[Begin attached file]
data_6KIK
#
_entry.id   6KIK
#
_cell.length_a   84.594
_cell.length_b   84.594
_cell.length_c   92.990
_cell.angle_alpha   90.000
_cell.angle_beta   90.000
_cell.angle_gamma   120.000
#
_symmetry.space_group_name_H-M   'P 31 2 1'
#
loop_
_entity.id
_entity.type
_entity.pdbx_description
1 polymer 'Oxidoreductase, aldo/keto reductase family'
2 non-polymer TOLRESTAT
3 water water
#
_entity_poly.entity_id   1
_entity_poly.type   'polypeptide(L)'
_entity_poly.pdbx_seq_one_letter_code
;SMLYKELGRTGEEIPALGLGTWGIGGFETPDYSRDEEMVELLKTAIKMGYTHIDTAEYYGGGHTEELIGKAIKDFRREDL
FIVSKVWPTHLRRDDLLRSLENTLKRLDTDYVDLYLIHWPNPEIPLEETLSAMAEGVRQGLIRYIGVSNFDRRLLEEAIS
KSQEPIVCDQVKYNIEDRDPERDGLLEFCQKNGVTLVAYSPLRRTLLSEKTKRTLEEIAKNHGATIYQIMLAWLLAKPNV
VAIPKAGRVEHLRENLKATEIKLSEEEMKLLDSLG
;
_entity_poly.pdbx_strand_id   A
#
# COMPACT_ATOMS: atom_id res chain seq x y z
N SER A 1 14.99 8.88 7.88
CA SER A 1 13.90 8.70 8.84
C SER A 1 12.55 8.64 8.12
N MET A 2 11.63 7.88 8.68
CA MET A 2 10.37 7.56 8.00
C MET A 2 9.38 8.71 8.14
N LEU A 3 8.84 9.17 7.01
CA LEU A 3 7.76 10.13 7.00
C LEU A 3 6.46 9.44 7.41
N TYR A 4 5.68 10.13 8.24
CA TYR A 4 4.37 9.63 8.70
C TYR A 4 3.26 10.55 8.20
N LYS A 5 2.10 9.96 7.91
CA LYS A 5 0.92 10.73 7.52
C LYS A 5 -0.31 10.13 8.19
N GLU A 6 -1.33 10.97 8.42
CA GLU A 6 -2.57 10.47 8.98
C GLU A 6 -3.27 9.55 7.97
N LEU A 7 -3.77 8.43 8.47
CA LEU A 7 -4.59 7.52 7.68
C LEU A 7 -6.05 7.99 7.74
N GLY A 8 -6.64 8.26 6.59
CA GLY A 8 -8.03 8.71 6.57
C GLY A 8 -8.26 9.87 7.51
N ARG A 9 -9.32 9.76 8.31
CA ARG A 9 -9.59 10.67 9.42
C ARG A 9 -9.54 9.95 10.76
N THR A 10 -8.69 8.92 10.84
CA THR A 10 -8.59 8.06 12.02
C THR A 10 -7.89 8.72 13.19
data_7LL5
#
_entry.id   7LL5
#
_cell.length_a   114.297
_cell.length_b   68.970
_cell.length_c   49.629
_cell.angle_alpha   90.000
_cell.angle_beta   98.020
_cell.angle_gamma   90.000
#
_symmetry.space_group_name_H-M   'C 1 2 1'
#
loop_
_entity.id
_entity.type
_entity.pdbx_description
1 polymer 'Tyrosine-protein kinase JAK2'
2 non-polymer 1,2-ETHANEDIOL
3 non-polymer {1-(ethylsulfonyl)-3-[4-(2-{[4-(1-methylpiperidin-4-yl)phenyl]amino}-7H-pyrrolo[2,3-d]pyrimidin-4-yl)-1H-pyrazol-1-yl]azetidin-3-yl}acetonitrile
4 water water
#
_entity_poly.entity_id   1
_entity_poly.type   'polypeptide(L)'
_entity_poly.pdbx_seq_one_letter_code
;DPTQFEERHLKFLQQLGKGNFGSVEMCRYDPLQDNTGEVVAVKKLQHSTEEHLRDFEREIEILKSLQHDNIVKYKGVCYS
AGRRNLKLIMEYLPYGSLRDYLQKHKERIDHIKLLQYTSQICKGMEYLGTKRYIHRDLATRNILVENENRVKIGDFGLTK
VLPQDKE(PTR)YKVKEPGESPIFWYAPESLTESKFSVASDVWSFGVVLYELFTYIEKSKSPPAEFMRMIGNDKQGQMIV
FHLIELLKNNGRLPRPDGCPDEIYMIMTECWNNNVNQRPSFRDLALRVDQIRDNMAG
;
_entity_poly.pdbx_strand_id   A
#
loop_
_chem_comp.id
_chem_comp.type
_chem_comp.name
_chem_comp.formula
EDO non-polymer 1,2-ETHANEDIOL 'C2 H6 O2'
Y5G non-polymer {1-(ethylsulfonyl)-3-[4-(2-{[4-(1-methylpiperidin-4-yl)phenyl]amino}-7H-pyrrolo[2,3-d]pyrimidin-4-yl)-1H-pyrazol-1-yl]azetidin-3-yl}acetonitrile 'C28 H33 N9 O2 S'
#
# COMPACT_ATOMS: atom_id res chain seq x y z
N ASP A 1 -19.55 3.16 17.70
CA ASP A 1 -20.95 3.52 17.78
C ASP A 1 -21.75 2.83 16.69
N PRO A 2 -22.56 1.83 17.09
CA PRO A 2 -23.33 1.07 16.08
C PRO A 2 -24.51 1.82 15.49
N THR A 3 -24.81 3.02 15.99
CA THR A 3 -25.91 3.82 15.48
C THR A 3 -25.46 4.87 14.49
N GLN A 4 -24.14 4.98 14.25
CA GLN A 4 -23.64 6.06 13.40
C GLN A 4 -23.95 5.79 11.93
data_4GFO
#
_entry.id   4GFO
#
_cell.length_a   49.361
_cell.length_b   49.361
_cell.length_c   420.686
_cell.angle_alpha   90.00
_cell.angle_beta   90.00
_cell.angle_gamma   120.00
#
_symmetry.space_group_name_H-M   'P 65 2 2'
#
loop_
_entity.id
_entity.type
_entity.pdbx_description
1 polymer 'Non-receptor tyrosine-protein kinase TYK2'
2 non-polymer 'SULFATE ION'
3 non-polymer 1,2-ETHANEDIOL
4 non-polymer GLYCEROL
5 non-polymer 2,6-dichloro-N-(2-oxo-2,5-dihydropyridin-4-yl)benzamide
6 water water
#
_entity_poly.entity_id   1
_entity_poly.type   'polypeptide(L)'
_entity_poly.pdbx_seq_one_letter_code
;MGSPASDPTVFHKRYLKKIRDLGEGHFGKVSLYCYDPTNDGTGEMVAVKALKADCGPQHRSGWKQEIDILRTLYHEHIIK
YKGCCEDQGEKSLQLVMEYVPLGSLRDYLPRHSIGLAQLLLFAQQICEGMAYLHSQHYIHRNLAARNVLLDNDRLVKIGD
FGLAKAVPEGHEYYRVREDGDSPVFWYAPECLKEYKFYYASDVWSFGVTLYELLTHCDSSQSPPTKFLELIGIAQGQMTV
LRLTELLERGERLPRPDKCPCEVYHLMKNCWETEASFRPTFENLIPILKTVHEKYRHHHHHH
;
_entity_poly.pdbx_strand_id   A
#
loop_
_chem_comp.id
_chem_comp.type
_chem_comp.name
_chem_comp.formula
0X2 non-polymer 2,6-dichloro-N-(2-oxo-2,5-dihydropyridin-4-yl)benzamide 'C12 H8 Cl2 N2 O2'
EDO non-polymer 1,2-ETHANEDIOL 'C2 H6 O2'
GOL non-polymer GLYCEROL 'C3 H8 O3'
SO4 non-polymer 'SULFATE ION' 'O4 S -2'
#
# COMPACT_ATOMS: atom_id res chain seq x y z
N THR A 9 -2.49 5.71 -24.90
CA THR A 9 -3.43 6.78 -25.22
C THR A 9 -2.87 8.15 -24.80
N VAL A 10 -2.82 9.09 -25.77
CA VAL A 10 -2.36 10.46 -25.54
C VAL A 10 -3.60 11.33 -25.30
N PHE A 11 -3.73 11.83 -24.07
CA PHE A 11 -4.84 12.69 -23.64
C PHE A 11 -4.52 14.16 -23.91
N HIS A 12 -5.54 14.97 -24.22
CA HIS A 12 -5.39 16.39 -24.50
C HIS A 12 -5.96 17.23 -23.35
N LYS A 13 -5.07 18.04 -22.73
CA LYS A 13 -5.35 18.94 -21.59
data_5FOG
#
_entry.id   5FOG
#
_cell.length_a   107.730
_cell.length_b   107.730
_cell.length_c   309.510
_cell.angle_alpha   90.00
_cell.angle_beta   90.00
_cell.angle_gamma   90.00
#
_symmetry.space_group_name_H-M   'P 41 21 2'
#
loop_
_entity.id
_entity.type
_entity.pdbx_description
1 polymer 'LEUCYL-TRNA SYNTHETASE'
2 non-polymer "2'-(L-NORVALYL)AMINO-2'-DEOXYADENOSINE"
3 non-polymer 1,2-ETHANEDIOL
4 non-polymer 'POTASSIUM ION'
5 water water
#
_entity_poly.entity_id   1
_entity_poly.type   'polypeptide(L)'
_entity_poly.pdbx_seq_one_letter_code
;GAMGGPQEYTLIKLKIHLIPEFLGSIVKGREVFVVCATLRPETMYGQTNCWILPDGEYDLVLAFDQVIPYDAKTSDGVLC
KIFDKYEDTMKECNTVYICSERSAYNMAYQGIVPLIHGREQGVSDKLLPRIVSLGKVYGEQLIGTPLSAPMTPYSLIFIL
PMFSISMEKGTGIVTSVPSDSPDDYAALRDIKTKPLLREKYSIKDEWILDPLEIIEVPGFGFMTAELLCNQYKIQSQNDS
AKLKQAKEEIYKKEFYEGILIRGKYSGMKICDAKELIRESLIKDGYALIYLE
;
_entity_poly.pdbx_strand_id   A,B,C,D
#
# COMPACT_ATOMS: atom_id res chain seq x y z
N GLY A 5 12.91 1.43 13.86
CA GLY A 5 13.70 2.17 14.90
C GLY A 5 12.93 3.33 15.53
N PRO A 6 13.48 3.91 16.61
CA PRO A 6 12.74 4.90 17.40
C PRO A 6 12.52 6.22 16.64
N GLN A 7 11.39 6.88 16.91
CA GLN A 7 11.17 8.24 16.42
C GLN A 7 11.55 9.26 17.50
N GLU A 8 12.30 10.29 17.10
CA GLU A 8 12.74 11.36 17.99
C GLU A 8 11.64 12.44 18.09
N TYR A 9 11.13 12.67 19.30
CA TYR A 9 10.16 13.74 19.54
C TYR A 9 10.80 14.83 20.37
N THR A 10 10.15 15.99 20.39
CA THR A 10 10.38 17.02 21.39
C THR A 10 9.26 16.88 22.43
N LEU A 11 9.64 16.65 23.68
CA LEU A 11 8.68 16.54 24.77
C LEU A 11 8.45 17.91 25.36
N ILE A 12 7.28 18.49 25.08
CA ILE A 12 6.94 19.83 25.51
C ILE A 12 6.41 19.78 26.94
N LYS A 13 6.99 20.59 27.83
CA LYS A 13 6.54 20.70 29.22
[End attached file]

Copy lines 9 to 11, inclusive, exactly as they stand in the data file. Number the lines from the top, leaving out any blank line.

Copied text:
_cell.angle_beta   90.000
_cell.angle_gamma   120.000
#